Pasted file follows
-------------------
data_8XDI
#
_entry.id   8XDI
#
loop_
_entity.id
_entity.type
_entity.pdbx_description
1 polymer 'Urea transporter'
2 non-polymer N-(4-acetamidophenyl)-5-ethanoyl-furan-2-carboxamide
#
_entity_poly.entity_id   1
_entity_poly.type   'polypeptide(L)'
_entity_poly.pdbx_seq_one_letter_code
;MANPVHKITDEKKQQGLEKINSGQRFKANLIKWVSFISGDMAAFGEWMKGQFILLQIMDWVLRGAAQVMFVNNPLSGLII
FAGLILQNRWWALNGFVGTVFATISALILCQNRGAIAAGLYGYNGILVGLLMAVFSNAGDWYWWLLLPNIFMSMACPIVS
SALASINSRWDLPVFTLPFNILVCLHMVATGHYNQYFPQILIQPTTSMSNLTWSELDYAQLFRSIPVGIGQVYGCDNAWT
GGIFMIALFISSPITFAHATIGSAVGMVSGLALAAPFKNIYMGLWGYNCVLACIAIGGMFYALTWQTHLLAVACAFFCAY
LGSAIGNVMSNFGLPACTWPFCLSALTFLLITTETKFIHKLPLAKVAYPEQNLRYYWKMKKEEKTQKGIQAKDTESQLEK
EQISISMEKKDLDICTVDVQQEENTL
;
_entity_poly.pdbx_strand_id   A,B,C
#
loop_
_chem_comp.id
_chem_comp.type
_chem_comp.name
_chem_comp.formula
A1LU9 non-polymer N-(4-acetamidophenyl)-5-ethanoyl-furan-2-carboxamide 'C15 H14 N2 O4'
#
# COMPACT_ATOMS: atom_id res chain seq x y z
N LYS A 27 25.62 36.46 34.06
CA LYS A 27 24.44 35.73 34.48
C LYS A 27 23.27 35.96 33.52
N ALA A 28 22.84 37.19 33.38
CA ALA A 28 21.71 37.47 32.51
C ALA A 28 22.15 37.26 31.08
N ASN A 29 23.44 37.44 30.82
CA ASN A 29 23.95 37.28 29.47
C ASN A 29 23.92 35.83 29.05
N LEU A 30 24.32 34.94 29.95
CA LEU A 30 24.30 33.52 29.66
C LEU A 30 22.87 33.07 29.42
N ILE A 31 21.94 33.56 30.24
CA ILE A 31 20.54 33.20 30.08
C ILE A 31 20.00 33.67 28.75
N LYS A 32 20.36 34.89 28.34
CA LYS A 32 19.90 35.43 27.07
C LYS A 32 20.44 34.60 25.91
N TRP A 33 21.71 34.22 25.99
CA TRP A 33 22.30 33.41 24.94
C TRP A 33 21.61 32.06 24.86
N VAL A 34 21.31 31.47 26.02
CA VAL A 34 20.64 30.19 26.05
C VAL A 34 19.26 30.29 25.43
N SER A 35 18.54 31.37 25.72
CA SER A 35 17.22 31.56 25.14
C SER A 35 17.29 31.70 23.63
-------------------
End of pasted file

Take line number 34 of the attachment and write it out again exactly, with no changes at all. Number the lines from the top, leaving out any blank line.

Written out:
C LYS A 27 23.27 35.96 33.52